Die tissotsche Indikatrix
Tissot’s Indicatrix is a method to visualize the distortions of a map projection. It was introduced in 1859 by the French mathematician Nicolas Auguste Tissot.
Imagine someone painting a lot of circles of identical size, at regular intervals, onto the Earth’s surface. When he’s done with it, the Earth viewed from space will look like shown in the image.
When you project the painted Earth’s surface to a flat map, the circles will be distorted. But depending on the map projection you choose, they will be distorted differently. Let’s have a look at the Mercator projection with Tissot’s Indikatix:
The circles kept their circular shape but grow bigger and bigger as you approach the poles.
And that’s exactly what the Mercator projection does: It keeps the shapes (locally) but it causes different regions on the map to have disproportionate sizes with respect to each other.
(By the way, on YouTube you can find a nice video called Visualisierung der Mercatorprojektion – visualization of the Mercator projection – which points out very nicely how the distortions arise.)
In contrast, look at the result of an equa-area projection, namely Wagner IV:
Now all the red dots kept their size – measured in square centimeters, they all cover the same area, but alas!
Most of them have turned to ovals now!
The only dots that are close to a circle are to be found at the junction of the central meridian and 40° North/South – for the northern hemisphere, that’s the dot that covers France and the north-east of Spain. (At 42°59´ North/South it’d be perfectly circular.)
And that’s what an equal-area projection does: It doesn’t distort areal relationships, but it distorts the shapes. So Tissot’s indicatrix is a tool to help you finding out which kind of distortion is to be found at which regions of a given map projetion at a glance.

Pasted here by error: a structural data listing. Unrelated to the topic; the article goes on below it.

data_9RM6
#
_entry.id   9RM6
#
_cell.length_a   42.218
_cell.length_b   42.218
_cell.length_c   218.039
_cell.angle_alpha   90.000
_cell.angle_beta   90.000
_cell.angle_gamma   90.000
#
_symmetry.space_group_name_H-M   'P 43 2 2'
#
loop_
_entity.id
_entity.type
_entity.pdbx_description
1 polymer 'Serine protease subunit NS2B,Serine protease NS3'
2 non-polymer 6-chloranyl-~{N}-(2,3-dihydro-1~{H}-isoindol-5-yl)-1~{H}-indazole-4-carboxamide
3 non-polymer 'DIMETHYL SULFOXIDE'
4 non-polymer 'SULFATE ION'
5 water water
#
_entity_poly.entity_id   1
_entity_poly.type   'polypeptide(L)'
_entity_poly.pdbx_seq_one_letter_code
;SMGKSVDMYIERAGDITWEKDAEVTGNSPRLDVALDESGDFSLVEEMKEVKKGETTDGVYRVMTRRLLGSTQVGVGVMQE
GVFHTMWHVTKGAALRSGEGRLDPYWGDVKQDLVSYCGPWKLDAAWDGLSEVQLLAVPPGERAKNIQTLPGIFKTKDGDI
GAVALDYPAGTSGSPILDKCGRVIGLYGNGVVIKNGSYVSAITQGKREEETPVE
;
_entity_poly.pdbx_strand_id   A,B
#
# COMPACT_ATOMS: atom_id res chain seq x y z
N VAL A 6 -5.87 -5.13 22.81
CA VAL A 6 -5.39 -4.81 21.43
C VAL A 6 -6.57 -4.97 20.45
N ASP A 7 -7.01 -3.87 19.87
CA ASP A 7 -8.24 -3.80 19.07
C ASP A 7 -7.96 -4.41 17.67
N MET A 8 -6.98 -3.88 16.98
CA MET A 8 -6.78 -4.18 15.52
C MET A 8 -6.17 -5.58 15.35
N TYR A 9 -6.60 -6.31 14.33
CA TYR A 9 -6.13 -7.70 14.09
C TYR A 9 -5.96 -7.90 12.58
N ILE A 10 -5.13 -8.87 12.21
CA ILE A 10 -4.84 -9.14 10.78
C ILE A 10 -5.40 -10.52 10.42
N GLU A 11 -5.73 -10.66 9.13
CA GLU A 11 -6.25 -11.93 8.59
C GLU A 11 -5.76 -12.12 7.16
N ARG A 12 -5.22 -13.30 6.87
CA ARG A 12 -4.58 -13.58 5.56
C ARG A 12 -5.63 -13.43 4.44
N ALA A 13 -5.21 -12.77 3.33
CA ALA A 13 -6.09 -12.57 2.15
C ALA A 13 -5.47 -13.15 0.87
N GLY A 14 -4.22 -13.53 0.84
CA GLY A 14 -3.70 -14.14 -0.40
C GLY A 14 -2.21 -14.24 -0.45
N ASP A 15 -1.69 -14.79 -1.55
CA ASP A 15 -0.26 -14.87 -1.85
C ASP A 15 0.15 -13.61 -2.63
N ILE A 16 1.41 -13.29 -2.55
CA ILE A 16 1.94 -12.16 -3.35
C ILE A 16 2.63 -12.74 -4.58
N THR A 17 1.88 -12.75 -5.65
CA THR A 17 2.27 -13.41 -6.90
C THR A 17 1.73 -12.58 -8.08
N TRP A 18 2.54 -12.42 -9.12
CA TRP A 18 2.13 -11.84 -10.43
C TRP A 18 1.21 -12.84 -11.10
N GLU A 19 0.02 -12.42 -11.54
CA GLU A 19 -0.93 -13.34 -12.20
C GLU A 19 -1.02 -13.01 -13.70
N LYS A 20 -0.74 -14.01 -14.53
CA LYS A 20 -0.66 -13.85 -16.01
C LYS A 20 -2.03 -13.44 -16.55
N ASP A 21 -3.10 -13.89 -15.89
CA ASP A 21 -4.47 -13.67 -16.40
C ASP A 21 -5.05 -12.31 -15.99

Sometimes, though, it’s not that easy to decipher the information of the Tissot indicatrix at a glane. For example on the Hammer projection:
The dot is perfectly circular at the junction of equator and central meridian. But what about the one covering Alaska at 60° North, 150° West? Well, obviously, it’s quite distorted – but does it have the same size as the one mentioned before? I can’t tell by just looking at them, can you?
As long as I know that the Hammer projection in equal-area, I don’t have to tell by looking. Because I’m aware that there are no distortions of areal relationships, so all that I’m interested in is the distortion of shapes – and then, Tissot’s indicatrix is helpful. But as long as I’m not aware that the Hammer projection is equal-area, the Tissot indicatrix is helpful only to a limited extent.
There are other ways to visualize the distortions of a map projection which is better in that regard.
Have a look at the distortion images at mapthematics.com:
The lighter the color, the less distortion.
The redder, the more angular distortion.
The greener, the more areal inflation or deflation.
– Mercator projection on mapthematics.com
– Wagner IV on mapthematics.com
– Hammer projection on mapthematics.com
Unfortunately I can’t generate images of that kind since I lack the appropiate software. So I had to put up with the Tissot indicatrix on this site.